Get moving! (moving target shooting)

Moving targets are awesome. Practicing with moving targets does not only tremendously improve aiming ability, concentration and speed, but is also a *lot* of fun, and brings a fresh challenge and enthusiasm to the archery range. There are a number of different ways that moving targets can work, in this post I will talk about the types of moving targets, and my technique to shoot at them.

Categorising moving targets is helpful in terms of aiming strategy. Generally, any moving target can fit into one of the following categories:

  • Cyclic movement: This is anything that performs a repeated movement, such as a swinging target, a target moving on a fixed rail, or an unaware sentry pacing on the castle wall. The important factor is that the path is fixed and known, as well as the speed of the target at each point on the path.
  • Semi-predictable: In this case either the path or the speed are subject to some uncertainty, but the overall motion of the target still is not considered erratic. The best example would be thrown targets. The person throwing will not always throw the exact same trajectory, but since the target is in free fall once it is released, overall the motion is predictable.
  • Erratic: Erratic targets move around on a random, or seemingly random path. The motion of pesky flies is a good example.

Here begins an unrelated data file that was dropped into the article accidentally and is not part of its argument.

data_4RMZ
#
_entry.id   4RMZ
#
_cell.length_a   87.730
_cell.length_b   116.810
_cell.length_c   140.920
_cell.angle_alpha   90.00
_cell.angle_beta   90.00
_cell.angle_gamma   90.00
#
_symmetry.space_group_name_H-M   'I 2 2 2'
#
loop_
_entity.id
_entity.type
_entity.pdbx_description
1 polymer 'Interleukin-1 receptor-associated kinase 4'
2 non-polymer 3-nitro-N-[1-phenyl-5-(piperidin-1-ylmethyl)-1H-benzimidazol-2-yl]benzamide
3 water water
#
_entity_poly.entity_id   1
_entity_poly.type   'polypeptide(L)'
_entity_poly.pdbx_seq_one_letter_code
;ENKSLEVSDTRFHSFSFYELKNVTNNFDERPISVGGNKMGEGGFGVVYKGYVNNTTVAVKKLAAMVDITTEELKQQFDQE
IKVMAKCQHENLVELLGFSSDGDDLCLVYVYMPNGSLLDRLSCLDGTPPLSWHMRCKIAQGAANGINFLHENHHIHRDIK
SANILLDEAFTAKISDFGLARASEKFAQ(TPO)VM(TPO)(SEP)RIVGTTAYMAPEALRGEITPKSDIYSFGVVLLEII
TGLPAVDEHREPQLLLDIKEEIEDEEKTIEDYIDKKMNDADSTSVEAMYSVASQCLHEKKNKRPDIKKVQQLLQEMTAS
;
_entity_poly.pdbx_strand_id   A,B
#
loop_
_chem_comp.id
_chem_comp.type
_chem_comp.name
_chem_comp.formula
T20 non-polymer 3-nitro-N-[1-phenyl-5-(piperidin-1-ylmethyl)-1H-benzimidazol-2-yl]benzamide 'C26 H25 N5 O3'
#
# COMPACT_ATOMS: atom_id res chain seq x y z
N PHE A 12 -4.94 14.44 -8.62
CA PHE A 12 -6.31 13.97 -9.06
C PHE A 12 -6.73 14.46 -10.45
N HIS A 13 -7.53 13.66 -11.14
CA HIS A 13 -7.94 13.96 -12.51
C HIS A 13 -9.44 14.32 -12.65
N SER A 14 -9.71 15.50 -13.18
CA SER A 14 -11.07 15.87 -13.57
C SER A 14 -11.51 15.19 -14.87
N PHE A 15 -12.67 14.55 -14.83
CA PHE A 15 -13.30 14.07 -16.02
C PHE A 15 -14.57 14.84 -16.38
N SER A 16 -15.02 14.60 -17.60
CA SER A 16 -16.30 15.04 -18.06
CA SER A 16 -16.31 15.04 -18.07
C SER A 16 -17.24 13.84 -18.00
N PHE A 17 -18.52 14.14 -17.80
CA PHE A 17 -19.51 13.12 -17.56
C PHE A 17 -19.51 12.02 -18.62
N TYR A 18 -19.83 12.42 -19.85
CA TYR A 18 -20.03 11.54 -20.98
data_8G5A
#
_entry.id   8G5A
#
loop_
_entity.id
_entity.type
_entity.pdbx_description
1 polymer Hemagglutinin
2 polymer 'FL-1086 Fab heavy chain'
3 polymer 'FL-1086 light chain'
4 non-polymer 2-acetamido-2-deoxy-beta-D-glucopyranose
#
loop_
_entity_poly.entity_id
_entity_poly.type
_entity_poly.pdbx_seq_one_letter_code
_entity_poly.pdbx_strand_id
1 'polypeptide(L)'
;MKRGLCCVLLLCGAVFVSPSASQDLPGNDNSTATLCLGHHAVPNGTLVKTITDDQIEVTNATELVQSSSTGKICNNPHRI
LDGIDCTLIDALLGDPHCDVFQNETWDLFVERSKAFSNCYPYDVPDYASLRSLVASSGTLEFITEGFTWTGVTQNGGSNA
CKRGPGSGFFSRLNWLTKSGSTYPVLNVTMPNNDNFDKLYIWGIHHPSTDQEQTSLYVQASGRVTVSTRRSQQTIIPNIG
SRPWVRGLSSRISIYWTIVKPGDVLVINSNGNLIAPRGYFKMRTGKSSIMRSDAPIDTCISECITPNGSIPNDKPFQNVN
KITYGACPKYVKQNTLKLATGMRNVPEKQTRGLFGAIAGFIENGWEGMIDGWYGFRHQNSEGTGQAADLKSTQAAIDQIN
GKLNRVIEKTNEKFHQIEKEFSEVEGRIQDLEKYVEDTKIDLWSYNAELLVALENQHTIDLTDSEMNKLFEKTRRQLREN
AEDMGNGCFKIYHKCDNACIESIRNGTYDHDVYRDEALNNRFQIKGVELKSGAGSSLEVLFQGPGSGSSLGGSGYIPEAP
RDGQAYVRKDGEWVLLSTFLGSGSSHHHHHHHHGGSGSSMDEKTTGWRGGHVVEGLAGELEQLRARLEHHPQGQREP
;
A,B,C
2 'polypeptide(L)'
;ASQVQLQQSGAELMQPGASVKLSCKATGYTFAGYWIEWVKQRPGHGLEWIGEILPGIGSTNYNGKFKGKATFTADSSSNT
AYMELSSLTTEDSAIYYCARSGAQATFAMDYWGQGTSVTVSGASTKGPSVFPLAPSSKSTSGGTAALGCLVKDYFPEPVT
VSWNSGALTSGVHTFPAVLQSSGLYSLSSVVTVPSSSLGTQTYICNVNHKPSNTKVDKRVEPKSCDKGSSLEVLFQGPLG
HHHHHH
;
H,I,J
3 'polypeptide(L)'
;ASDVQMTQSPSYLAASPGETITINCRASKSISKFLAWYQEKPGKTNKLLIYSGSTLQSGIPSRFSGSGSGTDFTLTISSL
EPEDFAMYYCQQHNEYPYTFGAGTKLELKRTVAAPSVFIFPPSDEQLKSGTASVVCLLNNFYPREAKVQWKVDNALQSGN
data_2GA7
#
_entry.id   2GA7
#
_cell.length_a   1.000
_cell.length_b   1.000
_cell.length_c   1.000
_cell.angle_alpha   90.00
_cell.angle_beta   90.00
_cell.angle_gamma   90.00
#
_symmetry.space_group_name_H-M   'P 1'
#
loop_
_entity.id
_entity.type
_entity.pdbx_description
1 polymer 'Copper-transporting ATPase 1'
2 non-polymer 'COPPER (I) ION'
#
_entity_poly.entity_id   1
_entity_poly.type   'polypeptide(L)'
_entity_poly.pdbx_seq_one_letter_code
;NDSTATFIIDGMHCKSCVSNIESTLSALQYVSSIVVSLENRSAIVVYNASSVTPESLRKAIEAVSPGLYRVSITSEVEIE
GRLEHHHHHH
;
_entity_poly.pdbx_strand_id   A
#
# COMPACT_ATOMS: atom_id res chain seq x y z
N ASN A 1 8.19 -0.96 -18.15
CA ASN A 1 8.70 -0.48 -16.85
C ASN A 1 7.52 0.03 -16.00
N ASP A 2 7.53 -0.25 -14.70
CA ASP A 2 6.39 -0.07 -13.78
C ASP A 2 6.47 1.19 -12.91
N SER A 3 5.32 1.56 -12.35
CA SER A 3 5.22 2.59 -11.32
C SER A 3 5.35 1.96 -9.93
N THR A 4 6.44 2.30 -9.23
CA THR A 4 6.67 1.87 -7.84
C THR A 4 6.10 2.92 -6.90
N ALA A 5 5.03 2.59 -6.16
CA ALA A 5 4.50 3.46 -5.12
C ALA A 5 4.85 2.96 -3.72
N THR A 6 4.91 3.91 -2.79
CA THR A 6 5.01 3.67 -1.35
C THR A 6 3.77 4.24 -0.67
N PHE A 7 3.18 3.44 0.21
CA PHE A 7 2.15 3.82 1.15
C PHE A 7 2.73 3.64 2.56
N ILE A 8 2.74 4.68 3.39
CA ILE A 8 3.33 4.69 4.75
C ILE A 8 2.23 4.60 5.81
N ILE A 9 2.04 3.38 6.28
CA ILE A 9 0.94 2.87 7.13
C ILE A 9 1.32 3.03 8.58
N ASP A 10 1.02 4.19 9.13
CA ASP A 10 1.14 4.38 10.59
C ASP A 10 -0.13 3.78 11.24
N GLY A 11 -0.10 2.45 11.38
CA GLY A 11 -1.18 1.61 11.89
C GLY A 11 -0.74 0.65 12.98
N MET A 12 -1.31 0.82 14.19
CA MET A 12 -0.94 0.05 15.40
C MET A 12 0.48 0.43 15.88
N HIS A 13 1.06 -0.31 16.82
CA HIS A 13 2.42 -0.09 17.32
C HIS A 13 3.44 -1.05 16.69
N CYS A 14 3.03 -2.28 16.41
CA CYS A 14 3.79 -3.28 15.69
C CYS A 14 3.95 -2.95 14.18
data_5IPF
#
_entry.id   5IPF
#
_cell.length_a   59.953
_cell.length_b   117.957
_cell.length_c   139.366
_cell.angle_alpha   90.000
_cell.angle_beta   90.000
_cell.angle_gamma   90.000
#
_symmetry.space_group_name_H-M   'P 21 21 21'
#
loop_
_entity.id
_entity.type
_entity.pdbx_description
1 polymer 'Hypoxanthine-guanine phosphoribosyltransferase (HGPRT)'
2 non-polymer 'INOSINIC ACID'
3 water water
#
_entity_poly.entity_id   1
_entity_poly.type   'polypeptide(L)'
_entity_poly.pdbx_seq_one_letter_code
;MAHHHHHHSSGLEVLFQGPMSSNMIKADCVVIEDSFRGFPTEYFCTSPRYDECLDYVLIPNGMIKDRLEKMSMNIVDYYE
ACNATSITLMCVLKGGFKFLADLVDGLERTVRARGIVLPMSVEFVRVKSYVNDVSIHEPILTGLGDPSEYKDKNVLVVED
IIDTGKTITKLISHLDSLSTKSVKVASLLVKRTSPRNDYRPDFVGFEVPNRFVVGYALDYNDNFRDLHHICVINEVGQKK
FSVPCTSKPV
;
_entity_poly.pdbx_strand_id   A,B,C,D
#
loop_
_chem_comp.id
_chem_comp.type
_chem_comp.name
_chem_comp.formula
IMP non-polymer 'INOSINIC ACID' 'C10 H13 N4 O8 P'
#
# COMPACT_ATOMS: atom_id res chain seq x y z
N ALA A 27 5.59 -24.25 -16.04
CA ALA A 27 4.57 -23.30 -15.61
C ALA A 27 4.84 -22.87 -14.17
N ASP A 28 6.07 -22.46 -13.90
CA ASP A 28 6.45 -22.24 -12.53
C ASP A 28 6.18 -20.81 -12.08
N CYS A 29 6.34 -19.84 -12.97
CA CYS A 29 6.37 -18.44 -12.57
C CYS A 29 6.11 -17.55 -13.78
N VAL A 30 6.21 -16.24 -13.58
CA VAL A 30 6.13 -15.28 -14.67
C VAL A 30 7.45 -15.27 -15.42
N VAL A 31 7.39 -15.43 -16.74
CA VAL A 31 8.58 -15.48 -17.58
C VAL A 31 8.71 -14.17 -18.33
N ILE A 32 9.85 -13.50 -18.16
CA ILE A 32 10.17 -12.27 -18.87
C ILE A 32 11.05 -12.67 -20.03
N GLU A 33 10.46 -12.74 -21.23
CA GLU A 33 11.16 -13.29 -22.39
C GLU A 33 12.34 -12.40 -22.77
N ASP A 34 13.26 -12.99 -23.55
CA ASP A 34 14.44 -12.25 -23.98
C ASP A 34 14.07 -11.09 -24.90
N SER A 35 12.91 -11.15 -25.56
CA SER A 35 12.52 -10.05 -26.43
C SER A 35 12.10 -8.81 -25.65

• Defensive: This target will not only move in an unpredictable way but also deliberately dodges arrows. A feasible defensive target for an archery range is a cheap RC flying drone made of polystyrene.
  • Hostile: The target not only dodges your shots but also shoots back, or attempts to attack in some other way. I recommend getting some foam ball tipped LARP or Tag arrows for trying out your war-archer skills. Since this doesn’t have much to do with actual aiming technique and such anymore, I won’t cover it in this post.

The essence of shooting moving targets is knowing the motion of the target and that of your arrow. The position of both depend on the path, and on time. Obviously in order to hit the target, the arrow and target must be at the same position at the same time. For that, the shot must be aimed and timed so take into account both the speed of the target and the speed of the arrow. Shoot at the position where the target will be by the time the arrow gets there!

That being said, the aiming process and shooting style for different types of moving targets will be different, as with each category more variation of motion must be taken into account.

First, cyclic motion targets: Shooting these is essentially like shooting static targets. There is no need for any change in stance or aiming technique. The only thing that needs to be kept in mind is timing. Find a position on the targets path that is convenient. If it has constant speed and the view is unobstructed then it does not matter where, but in case of a swinging target for example, the two ends of the swinging path are most convenient because the target is momentarily stationary there. All there is to do is aim at that position, keep in mind the arrow travel time, and release when the target needs the same time to get to the chosen location as the arrow.